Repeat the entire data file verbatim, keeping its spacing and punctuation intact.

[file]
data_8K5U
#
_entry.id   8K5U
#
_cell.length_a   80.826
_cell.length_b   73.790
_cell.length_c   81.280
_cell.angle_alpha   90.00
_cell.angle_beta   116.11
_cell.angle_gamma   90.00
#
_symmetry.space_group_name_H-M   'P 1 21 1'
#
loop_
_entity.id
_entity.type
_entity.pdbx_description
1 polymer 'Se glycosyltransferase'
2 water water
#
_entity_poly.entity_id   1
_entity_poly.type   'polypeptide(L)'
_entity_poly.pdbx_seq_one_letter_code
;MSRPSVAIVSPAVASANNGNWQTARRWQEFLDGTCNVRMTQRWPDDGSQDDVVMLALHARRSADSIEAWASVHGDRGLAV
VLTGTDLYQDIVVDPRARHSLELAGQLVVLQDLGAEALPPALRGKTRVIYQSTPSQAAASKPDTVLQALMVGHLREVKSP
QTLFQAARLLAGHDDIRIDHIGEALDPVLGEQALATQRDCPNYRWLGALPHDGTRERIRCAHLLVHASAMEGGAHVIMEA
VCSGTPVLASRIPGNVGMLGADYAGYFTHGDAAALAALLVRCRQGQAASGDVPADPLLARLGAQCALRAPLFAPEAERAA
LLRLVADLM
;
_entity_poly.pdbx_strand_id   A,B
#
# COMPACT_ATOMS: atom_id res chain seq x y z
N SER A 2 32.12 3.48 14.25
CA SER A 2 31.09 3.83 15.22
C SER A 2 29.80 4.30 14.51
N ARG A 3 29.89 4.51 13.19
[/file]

data_8K5U
#
_entry.id   8K5U
#
_cell.length_a   80.826
_cell.length_b   73.790
_cell.length_c   81.280
_cell.angle_alpha   90.00
_cell.angle_beta   116.11
_cell.angle_gamma   90.00
#
_symmetry.space_group_name_H-M   'P 1 21 1'
#
loop_
_entity.id
_entity.type
_entity.pdbx_description
1 polymer 'Se glycosyltransferase'
2 water water
#
_entity_poly.entity_id   1
_entity_poly.type   'polypeptide(L)'
_entity_poly.pdbx_seq_one_letter_code
;MSRPSVAIVSPAVASANNGNWQTARRWQEFLDGTCNVRMTQRWPDDGSQDDVVMLALHARRSADSIEAWASVHGDRGLAV
VLTGTDLYQDIVVDPRARHSLELAGQLVVLQDLGAEALPPALRGKTRVIYQSTPSQAAASKPDTVLQALMVGHLREVKSP
QTLFQAARLLAGHDDIRIDHIGEALDPVLGEQALATQRDCPNYRWLGALPHDGTRERIRCAHLLVHASAMEGGAHVIMEA
VCSGTPVLASRIPGNVGMLGADYAGYFTHGDAAALAALLVRCRQGQAASGDVPADPLLARLGAQCALRAPLFAPEAERAA
LLRLVADLM
;
_entity_poly.pdbx_strand_id   A,B
#
# COMPACT_ATOMS: atom_id res chain seq x y z
N SER A 2 32.12 3.48 14.25
CA SER A 2 31.09 3.83 15.22
C SER A 2 29.80 4.30 14.51
N ARG A 3 29.89 4.51 13.19